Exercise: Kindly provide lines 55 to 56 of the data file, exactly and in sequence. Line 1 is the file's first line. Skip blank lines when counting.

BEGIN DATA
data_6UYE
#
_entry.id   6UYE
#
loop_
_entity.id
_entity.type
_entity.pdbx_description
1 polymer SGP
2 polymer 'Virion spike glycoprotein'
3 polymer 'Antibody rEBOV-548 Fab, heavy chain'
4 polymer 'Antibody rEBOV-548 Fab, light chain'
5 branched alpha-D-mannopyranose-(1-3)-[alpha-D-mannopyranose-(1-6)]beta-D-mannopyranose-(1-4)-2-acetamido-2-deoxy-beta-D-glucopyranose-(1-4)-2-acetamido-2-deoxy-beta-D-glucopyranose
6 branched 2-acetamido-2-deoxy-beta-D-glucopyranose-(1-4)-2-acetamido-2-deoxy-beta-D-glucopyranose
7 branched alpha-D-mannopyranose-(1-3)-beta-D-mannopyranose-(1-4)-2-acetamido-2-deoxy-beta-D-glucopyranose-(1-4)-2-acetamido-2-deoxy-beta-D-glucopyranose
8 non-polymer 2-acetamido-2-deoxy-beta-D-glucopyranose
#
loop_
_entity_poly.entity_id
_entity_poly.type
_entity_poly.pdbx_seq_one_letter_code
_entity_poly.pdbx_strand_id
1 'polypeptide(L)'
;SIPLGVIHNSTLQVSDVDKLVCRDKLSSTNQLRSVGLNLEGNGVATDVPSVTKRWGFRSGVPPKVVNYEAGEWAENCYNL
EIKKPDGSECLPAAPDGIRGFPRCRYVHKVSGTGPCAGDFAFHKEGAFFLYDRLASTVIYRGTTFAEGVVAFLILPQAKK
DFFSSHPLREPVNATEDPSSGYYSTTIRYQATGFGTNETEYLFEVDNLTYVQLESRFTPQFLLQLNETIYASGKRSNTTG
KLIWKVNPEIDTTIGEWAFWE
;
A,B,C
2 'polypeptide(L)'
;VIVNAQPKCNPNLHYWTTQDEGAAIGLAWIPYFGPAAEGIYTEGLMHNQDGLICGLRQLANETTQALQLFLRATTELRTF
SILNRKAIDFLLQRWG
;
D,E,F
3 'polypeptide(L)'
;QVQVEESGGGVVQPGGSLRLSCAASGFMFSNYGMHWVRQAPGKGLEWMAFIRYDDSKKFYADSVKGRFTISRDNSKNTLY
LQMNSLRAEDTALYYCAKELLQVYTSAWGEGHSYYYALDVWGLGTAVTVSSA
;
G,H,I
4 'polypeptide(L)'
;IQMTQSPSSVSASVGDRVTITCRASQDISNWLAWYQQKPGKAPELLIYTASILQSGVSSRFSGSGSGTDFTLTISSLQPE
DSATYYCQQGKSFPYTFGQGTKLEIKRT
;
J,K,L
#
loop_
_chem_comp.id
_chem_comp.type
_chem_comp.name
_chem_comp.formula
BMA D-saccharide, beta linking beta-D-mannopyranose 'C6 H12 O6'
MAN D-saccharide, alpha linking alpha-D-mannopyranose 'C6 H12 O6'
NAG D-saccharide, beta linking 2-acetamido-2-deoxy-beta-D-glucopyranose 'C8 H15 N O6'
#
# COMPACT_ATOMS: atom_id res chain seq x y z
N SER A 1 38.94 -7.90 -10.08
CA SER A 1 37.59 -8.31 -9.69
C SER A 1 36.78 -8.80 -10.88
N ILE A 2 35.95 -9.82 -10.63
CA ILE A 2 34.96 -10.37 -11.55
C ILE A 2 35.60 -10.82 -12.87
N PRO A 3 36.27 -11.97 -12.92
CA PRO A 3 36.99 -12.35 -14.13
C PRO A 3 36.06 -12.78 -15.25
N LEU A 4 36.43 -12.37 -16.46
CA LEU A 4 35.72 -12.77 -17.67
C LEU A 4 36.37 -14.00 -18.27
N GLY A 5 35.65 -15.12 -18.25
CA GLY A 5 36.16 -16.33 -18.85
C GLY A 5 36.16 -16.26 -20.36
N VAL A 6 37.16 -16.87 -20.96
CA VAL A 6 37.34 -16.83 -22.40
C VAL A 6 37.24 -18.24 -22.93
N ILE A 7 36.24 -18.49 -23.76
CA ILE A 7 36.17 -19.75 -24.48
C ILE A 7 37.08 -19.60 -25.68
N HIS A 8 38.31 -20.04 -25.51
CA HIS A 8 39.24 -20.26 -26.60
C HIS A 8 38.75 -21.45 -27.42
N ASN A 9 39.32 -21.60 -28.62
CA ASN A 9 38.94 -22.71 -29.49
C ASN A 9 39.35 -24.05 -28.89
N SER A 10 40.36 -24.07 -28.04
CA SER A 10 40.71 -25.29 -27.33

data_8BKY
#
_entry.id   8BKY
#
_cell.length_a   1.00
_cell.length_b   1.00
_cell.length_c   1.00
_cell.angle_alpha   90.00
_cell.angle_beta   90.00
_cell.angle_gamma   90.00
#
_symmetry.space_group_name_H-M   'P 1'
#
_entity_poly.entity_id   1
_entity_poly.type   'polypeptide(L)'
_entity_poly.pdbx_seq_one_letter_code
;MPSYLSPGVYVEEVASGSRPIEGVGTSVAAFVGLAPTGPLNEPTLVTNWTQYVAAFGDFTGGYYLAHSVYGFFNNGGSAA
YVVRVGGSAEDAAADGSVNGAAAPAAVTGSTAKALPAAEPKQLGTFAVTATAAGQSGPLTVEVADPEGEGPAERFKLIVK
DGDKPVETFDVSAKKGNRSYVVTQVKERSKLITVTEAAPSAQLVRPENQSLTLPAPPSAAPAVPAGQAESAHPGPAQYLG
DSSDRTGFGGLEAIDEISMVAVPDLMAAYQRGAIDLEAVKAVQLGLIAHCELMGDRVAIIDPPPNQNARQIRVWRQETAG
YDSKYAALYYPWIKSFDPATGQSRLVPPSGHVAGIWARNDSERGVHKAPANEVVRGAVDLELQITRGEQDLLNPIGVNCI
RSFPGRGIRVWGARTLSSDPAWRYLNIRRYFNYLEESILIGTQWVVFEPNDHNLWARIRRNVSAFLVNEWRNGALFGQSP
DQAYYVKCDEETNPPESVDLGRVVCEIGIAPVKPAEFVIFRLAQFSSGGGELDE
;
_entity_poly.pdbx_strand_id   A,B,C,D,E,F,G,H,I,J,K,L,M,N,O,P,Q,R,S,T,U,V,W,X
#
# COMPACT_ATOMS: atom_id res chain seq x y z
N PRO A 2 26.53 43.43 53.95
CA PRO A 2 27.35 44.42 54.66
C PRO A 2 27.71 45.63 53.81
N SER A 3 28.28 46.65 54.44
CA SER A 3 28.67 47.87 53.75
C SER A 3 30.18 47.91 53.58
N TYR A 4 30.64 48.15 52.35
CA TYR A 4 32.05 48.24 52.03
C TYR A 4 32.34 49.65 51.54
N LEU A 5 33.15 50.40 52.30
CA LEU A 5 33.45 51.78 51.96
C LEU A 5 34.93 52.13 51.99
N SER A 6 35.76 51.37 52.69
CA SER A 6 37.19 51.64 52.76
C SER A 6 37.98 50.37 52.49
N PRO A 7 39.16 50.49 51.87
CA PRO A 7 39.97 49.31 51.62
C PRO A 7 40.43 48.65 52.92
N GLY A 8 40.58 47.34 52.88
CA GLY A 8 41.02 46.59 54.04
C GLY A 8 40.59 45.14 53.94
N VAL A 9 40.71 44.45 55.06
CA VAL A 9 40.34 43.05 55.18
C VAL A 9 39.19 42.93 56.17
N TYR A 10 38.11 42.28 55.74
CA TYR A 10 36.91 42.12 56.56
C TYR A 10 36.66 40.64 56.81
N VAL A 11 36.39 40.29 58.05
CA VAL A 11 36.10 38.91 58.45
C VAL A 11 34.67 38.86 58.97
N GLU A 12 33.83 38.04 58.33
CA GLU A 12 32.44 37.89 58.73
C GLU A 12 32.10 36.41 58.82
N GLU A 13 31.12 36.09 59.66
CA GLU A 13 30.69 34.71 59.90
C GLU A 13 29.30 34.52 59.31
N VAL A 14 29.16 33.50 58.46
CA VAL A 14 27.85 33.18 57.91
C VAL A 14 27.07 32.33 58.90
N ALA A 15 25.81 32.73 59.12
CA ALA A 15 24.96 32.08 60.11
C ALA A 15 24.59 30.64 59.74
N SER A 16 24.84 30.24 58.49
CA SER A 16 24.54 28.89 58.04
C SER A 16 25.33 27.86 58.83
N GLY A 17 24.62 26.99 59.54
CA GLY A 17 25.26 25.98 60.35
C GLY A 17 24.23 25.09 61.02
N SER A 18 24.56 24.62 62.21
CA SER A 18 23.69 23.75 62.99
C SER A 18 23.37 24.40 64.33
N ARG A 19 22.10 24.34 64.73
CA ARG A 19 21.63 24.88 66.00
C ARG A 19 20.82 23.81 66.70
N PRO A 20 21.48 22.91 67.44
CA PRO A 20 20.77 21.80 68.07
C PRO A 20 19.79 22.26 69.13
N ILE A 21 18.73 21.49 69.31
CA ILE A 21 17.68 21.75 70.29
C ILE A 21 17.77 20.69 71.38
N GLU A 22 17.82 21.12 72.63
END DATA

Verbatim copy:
# COMPACT_ATOMS: atom_id res chain seq x y z
N SER A 1 38.94 -7.90 -10.08